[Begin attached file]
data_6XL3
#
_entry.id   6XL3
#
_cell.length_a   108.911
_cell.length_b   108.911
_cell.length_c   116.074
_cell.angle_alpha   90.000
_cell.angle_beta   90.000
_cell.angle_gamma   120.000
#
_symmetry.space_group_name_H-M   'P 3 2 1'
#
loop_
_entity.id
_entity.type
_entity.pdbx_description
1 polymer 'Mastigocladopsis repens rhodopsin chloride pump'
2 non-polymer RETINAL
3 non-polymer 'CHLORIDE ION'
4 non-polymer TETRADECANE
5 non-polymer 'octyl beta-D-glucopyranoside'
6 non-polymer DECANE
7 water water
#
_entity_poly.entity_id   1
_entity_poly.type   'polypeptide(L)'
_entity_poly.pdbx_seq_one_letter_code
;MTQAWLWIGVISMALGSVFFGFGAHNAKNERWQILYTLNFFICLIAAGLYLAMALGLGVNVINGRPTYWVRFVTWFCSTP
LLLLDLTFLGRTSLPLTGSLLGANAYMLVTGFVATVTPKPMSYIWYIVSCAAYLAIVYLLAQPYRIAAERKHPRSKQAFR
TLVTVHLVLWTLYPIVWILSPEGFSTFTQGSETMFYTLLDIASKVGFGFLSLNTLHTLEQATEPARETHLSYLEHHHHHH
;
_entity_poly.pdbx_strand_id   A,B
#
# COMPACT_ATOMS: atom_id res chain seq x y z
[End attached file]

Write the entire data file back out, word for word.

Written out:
data_6XL3
#
_entry.id   6XL3
#
_cell.length_a   108.911
_cell.length_b   108.911
_cell.length_c   116.074
_cell.angle_alpha   90.000
_cell.angle_beta   90.000
_cell.angle_gamma   120.000
#
_symmetry.space_group_name_H-M   'P 3 2 1'
#
loop_
_entity.id
_entity.type
_entity.pdbx_description
1 polymer 'Mastigocladopsis repens rhodopsin chloride pump'
2 non-polymer RETINAL
3 non-polymer 'CHLORIDE ION'
4 non-polymer TETRADECANE
5 non-polymer 'octyl beta-D-glucopyranoside'
6 non-polymer DECANE
7 water water
#
_entity_poly.entity_id   1
_entity_poly.type   'polypeptide(L)'
_entity_poly.pdbx_seq_one_letter_code
;MTQAWLWIGVISMALGSVFFGFGAHNAKNERWQILYTLNFFICLIAAGLYLAMALGLGVNVINGRPTYWVRFVTWFCSTP
LLLLDLTFLGRTSLPLTGSLLGANAYMLVTGFVATVTPKPMSYIWYIVSCAAYLAIVYLLAQPYRIAAERKHPRSKQAFR
TLVTVHLVLWTLYPIVWILSPEGFSTFTQGSETMFYTLLDIASKVGFGFLSLNTLHTLEQATEPARETHLSYLEHHHHHH
;
_entity_poly.pdbx_strand_id   A,B
#
# COMPACT_ATOMS: atom_id res chain seq x y z